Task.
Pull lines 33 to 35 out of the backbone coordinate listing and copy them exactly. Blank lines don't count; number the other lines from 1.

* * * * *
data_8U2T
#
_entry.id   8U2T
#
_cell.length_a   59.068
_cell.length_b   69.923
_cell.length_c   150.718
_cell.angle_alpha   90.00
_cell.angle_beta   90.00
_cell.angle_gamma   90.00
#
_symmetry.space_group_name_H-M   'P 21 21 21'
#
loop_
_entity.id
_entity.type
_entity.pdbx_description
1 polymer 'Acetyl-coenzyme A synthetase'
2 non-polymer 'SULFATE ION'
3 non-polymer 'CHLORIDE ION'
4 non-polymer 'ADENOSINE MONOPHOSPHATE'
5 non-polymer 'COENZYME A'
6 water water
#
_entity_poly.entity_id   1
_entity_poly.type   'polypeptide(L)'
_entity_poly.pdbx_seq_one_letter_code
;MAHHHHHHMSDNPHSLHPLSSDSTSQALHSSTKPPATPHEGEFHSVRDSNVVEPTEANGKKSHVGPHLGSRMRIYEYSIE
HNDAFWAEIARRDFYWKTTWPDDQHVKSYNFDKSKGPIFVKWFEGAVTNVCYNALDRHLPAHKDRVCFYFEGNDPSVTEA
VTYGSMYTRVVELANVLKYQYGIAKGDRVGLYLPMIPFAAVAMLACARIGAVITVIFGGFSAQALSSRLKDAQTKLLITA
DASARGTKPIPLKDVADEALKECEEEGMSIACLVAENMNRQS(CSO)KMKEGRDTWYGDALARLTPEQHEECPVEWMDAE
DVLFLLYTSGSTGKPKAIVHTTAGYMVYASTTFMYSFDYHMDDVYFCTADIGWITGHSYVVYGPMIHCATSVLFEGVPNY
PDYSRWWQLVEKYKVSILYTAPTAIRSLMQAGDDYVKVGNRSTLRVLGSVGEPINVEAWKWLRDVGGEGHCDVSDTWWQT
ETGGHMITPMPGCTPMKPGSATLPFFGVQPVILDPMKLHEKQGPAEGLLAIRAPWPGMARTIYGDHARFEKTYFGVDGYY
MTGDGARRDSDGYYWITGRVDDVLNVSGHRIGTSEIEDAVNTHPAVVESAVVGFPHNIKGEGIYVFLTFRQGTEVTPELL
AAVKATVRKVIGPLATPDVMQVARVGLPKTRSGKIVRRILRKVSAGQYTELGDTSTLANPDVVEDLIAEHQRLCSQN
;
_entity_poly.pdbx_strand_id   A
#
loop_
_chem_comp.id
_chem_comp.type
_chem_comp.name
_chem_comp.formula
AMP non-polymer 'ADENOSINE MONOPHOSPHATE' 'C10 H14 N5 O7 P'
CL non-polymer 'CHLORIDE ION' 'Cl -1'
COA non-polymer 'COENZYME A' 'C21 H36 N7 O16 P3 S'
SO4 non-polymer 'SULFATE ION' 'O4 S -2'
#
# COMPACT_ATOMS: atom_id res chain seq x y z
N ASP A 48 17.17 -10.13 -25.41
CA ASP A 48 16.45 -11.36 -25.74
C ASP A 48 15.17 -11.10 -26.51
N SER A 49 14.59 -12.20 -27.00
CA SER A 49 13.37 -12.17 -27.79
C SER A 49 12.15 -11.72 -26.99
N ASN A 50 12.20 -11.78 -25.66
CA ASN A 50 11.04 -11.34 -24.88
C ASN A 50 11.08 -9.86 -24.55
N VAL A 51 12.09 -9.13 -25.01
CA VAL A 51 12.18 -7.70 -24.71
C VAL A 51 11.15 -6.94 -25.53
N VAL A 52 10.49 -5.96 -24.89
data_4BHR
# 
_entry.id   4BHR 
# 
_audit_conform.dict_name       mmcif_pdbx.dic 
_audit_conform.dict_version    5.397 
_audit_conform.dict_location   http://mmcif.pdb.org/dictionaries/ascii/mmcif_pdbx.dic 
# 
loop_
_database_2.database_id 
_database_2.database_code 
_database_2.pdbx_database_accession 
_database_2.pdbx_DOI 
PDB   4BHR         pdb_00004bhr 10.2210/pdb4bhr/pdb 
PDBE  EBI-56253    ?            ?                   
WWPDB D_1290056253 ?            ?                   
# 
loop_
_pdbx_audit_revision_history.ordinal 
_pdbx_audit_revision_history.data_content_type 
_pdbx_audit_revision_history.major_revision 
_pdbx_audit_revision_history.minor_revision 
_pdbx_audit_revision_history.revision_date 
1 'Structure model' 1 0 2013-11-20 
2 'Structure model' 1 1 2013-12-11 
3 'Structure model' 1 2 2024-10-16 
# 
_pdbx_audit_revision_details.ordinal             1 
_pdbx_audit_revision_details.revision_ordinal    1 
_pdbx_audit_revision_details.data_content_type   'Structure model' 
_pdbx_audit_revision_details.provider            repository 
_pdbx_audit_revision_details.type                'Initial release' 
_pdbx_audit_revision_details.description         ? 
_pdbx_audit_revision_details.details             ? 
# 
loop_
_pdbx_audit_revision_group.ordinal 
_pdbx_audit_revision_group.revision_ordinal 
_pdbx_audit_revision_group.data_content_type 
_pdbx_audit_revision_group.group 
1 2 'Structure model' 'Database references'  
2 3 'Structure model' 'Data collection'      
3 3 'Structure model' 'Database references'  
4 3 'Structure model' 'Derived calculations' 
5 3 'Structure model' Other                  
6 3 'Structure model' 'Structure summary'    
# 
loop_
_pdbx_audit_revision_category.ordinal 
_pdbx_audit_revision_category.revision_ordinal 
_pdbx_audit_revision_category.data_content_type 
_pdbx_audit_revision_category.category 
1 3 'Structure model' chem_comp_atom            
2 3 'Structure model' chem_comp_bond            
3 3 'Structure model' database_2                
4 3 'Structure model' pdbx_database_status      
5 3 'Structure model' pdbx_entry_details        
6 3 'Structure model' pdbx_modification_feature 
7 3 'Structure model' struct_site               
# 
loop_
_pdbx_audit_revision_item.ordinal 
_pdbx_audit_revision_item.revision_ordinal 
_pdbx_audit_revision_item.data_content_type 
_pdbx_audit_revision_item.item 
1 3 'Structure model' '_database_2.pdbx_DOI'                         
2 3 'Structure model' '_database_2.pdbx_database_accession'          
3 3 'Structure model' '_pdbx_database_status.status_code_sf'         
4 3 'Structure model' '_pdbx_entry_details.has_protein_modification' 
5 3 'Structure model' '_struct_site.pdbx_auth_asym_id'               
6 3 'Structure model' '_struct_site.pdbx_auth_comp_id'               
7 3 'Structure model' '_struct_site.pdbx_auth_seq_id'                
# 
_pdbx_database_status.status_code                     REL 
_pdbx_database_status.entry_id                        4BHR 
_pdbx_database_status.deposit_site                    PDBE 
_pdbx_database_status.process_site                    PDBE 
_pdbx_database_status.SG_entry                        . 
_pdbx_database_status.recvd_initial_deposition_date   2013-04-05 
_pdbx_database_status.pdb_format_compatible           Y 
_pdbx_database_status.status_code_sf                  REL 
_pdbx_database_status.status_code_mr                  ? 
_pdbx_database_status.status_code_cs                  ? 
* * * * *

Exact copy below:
PDYSRWWQLVEKYKVSILYTAPTAIRSLMQAGDDYVKVGNRSTLRVLGSVGEPINVEAWKWLRDVGGEGHCDVSDTWWQT
ETGGHMITPMPGCTPMKPGSATLPFFGVQPVILDPMKLHEKQGPAEGLLAIRAPWPGMARTIYGDHARFEKTYFGVDGYY
MTGDGARRDSDGYYWITGRVDDVLNVSGHRIGTSEIEDAVNTHPAVVESAVVGFPHNIKGEGIYVFLTFRQGTEVTPELL